Acrylic on paper
Dimensions: 42cm (H) x 32cm (W) x 0.1cm (D) / 16.5" (H) x 12.6" (W) x 0.04" (D)
Note: Actual colours may vary due to photography & computer settings.
Alan Kepili's paintings are about feelings. Our emotions are shaped by language. Can an image define feelings? Does this feeling exist even if we don't have images to define it?
The "Awumbuk" series refers to the feeling of sadness that is felt when guests leave. It is associated with exhaustion and flatness. The feeling of such inertia appears when a beloved guest leaves your home. Awumbuk fog floats around. It is only the next day that the inhabitants of the house can resume ordinary family life. The brown and soft lines of the Awumbuk paintings describe the feeling of emptiness, a kind of hazy, suppressed sadness.
Let's pay attention to your feelings. Not only the ones that accompany us after receiving guests at home - Alan Kepili suggests to us with his paintings.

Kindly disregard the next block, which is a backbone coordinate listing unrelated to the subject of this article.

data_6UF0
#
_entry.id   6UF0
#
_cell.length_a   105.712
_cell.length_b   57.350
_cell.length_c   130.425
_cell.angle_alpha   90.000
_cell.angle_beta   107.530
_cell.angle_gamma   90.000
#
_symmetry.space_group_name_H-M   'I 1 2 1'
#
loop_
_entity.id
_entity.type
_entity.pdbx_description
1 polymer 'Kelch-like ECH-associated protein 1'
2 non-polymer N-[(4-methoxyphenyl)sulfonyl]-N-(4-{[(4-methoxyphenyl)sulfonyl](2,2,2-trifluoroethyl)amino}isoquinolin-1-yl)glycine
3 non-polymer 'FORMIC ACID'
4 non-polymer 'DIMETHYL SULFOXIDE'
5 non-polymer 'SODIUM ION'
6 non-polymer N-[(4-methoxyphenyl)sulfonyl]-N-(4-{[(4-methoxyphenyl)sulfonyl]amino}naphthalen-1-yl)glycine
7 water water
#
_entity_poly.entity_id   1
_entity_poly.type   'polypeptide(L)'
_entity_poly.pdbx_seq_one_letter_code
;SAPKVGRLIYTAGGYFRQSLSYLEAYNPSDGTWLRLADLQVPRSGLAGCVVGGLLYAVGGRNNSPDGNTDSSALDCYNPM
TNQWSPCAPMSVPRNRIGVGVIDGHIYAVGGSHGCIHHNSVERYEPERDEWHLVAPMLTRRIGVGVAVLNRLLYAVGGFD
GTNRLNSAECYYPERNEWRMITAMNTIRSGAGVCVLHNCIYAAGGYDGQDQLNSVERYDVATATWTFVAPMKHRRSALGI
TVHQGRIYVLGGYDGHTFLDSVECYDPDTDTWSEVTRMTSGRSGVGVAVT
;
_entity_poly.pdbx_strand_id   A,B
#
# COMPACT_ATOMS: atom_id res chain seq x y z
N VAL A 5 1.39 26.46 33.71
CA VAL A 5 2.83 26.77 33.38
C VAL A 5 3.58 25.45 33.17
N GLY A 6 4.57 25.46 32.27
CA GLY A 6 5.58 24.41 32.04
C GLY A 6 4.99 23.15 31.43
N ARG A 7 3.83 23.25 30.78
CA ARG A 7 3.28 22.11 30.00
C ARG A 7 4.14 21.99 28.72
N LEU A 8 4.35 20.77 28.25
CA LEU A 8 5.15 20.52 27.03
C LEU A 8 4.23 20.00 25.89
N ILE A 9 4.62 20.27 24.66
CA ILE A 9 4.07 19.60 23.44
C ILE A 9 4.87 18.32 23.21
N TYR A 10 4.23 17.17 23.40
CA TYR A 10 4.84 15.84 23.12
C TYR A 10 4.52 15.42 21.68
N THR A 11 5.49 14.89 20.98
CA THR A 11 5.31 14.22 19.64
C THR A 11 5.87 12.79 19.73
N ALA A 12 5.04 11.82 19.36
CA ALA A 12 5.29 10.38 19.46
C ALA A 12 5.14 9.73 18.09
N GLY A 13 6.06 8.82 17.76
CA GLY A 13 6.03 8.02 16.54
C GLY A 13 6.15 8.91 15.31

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Based in: Polamd
Alan is Mexican. He comes from the Huasteks, an indigenous people, a pre-Columbian civilization. He is very proud of his Mesoamerican roots and the Mayan language spoken in northern Veracruz where he is from.
He feels that his artistic duty is to create objects reminding and explaining the past, the civilization of his ancestors, a culture known for textiles, ceramics, buildings decorated with murals and monumental sculptures. He studied sculpture Mexico City but now prefers the easel. Aware of his Indian roots, he creates paintings in an abstract way interpreting ethnic stylistics. in the studio in the provinces.
His inspiration is often Tlazolteotl, the goddess of love, pleasure, fertility, lust, mother of all seasons and rivers, who purifies as much as she presides over sin and death.
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